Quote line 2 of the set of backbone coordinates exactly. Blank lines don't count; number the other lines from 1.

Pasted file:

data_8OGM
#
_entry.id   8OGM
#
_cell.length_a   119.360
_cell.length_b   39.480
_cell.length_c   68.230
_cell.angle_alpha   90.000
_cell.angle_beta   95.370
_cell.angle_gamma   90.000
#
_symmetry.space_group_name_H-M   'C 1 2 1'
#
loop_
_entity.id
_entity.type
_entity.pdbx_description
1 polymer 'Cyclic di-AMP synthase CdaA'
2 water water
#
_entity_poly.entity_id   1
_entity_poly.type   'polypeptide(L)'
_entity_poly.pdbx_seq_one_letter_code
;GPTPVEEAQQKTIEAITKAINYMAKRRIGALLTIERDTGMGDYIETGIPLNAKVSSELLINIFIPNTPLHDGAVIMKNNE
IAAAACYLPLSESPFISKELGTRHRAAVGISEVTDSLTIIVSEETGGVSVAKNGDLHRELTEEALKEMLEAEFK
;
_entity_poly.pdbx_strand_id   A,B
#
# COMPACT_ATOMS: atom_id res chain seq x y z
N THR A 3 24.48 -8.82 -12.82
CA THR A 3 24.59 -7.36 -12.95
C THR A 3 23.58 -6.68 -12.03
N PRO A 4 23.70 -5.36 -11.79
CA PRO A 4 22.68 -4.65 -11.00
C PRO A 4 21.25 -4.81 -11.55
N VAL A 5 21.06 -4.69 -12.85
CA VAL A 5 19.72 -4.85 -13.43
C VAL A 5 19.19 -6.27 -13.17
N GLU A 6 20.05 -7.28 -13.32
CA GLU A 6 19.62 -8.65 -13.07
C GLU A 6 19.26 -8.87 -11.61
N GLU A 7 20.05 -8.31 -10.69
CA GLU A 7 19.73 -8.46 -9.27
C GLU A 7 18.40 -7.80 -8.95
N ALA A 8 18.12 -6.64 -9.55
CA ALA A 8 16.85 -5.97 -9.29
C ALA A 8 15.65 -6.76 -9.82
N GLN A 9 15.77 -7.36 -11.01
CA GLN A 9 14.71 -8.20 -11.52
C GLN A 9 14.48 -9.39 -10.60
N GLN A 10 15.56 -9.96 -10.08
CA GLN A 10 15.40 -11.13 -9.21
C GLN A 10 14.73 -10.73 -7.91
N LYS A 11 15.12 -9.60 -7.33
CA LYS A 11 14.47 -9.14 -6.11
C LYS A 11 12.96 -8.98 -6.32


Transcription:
#